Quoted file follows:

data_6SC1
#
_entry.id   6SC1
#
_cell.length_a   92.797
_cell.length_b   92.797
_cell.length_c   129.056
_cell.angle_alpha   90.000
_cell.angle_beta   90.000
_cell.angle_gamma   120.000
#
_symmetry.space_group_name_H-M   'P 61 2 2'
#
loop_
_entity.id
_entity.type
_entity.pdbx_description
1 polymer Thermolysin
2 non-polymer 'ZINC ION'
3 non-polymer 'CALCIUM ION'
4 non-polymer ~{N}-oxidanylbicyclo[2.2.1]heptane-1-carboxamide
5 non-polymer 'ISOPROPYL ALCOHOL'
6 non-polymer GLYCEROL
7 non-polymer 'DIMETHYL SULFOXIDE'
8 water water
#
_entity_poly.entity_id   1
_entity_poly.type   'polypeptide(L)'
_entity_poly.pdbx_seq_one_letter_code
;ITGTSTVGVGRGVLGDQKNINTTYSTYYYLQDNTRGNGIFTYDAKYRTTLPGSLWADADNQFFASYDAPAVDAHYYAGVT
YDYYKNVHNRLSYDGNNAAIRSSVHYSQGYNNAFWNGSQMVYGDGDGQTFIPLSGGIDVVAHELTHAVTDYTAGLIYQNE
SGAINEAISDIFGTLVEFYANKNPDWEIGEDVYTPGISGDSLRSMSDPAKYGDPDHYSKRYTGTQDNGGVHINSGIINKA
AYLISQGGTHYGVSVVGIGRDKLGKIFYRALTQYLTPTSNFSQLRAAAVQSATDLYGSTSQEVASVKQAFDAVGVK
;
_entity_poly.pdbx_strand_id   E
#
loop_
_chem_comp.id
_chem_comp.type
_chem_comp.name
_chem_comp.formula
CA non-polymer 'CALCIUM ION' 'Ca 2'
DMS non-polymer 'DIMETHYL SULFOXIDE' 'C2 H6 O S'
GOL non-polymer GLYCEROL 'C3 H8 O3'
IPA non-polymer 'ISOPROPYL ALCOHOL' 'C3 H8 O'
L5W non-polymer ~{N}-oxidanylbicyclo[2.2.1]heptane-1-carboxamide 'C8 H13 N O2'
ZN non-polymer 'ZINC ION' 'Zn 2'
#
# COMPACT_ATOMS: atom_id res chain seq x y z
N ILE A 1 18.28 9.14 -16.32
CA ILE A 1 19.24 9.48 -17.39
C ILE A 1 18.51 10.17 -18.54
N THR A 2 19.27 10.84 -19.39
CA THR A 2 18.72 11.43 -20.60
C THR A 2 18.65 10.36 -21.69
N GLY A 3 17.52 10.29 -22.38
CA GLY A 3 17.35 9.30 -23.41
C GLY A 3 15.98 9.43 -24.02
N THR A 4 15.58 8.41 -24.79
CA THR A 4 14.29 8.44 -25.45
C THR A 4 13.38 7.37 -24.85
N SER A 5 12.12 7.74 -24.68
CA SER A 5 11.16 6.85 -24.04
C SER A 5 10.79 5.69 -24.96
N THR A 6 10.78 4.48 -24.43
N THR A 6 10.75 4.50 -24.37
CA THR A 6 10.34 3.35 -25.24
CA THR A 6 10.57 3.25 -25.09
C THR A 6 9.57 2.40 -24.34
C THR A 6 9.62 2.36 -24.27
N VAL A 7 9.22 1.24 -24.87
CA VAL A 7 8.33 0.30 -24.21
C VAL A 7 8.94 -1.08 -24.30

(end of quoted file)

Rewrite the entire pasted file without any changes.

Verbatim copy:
data_6SC1
#
_entry.id   6SC1
#
_cell.length_a   92.797
_cell.length_b   92.797
_cell.length_c   129.056
_cell.angle_alpha   90.000
_cell.angle_beta   90.000
_cell.angle_gamma   120.000
#
_symmetry.space_group_name_H-M   'P 61 2 2'
#
loop_
_entity.id
_entity.type
_entity.pdbx_description
1 polymer Thermolysin
2 non-polymer 'ZINC ION'
3 non-polymer 'CALCIUM ION'
4 non-polymer ~{N}-oxidanylbicyclo[2.2.1]heptane-1-carboxamide
5 non-polymer 'ISOPROPYL ALCOHOL'
6 non-polymer GLYCEROL
7 non-polymer 'DIMETHYL SULFOXIDE'
8 water water
#
_entity_poly.entity_id   1
_entity_poly.type   'polypeptide(L)'
_entity_poly.pdbx_seq_one_letter_code
;ITGTSTVGVGRGVLGDQKNINTTYSTYYYLQDNTRGNGIFTYDAKYRTTLPGSLWADADNQFFASYDAPAVDAHYYAGVT
YDYYKNVHNRLSYDGNNAAIRSSVHYSQGYNNAFWNGSQMVYGDGDGQTFIPLSGGIDVVAHELTHAVTDYTAGLIYQNE
SGAINEAISDIFGTLVEFYANKNPDWEIGEDVYTPGISGDSLRSMSDPAKYGDPDHYSKRYTGTQDNGGVHINSGIINKA
AYLISQGGTHYGVSVVGIGRDKLGKIFYRALTQYLTPTSNFSQLRAAAVQSATDLYGSTSQEVASVKQAFDAVGVK
;
_entity_poly.pdbx_strand_id   E
#
loop_
_chem_comp.id
_chem_comp.type
_chem_comp.name
_chem_comp.formula
CA non-polymer 'CALCIUM ION' 'Ca 2'
DMS non-polymer 'DIMETHYL SULFOXIDE' 'C2 H6 O S'
GOL non-polymer GLYCEROL 'C3 H8 O3'
IPA non-polymer 'ISOPROPYL ALCOHOL' 'C3 H8 O'
L5W non-polymer ~{N}-oxidanylbicyclo[2.2.1]heptane-1-carboxamide 'C8 H13 N O2'
ZN non-polymer 'ZINC ION' 'Zn 2'
#
# COMPACT_ATOMS: atom_id res chain seq x y z
N ILE A 1 18.28 9.14 -16.32
CA ILE A 1 19.24 9.48 -17.39
C ILE A 1 18.51 10.17 -18.54
N THR A 2 19.27 10.84 -19.39
CA THR A 2 18.72 11.43 -20.60
C THR A 2 18.65 10.36 -21.69
N GLY A 3 17.52 10.29 -22.38
CA GLY A 3 17.35 9.30 -23.41
C GLY A 3 15.98 9.43 -24.02
N THR A 4 15.58 8.41 -24.79
CA THR A 4 14.29 8.44 -25.45
C THR A 4 13.38 7.37 -24.85
N SER A 5 12.12 7.74 -24.68
CA SER A 5 11.16 6.85 -24.04
C SER A 5 10.79 5.69 -24.96
N THR A 6 10.78 4.48 -24.43
N THR A 6 10.75 4.50 -24.37
CA THR A 6 10.34 3.35 -25.24
CA THR A 6 10.57 3.25 -25.09
C THR A 6 9.57 2.40 -24.34
C THR A 6 9.62 2.36 -24.27
N VAL A 7 9.22 1.24 -24.87
CA VAL A 7 8.33 0.30 -24.21
C VAL A 7 8.94 -1.08 -24.30